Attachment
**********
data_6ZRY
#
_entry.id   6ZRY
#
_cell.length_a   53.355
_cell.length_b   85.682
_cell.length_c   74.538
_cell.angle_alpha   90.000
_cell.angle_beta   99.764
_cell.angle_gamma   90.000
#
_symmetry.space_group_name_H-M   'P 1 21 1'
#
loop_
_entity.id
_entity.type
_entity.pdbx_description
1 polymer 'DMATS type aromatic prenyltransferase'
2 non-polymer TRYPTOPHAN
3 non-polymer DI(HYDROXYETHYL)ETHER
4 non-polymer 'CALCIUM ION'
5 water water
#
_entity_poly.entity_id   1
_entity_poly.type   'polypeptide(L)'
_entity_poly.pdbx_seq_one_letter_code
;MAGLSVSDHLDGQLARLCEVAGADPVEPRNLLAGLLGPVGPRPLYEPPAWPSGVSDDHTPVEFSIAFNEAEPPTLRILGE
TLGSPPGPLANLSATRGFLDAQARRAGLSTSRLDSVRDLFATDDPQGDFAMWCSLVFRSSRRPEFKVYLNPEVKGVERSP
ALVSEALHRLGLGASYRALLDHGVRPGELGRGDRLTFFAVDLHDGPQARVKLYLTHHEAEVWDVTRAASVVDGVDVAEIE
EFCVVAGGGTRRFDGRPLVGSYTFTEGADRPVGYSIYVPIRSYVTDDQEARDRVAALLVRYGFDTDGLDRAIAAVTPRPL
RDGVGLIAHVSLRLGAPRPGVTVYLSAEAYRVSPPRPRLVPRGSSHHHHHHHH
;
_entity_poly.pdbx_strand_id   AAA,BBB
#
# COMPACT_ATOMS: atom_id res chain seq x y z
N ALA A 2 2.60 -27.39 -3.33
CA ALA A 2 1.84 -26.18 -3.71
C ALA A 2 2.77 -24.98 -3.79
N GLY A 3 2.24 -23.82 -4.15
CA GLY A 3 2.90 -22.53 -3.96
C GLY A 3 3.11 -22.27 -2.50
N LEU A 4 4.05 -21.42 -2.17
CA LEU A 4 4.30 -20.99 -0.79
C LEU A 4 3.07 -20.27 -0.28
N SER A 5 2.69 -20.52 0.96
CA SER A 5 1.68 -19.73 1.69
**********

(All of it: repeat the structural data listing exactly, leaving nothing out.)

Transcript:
data_6ZRY
#
_entry.id   6ZRY
#
_cell.length_a   53.355
_cell.length_b   85.682
_cell.length_c   74.538
_cell.angle_alpha   90.000
_cell.angle_beta   99.764
_cell.angle_gamma   90.000
#
_symmetry.space_group_name_H-M   'P 1 21 1'
#
loop_
_entity.id
_entity.type
_entity.pdbx_description
1 polymer 'DMATS type aromatic prenyltransferase'
2 non-polymer TRYPTOPHAN
3 non-polymer DI(HYDROXYETHYL)ETHER
4 non-polymer 'CALCIUM ION'
5 water water
#
_entity_poly.entity_id   1
_entity_poly.type   'polypeptide(L)'
_entity_poly.pdbx_seq_one_letter_code
;MAGLSVSDHLDGQLARLCEVAGADPVEPRNLLAGLLGPVGPRPLYEPPAWPSGVSDDHTPVEFSIAFNEAEPPTLRILGE
TLGSPPGPLANLSATRGFLDAQARRAGLSTSRLDSVRDLFATDDPQGDFAMWCSLVFRSSRRPEFKVYLNPEVKGVERSP
ALVSEALHRLGLGASYRALLDHGVRPGELGRGDRLTFFAVDLHDGPQARVKLYLTHHEAEVWDVTRAASVVDGVDVAEIE
EFCVVAGGGTRRFDGRPLVGSYTFTEGADRPVGYSIYVPIRSYVTDDQEARDRVAALLVRYGFDTDGLDRAIAAVTPRPL
RDGVGLIAHVSLRLGAPRPGVTVYLSAEAYRVSPPRPRLVPRGSSHHHHHHHH
;
_entity_poly.pdbx_strand_id   AAA,BBB
#
# COMPACT_ATOMS: atom_id res chain seq x y z
N ALA A 2 2.60 -27.39 -3.33
CA ALA A 2 1.84 -26.18 -3.71
C ALA A 2 2.77 -24.98 -3.79
N GLY A 3 2.24 -23.82 -4.15
CA GLY A 3 2.90 -22.53 -3.96
C GLY A 3 3.11 -22.27 -2.50
N LEU A 4 4.05 -21.42 -2.17
CA LEU A 4 4.30 -20.99 -0.79
C LEU A 4 3.07 -20.27 -0.28
N SER A 5 2.69 -20.52 0.96
CA SER A 5 1.68 -19.73 1.69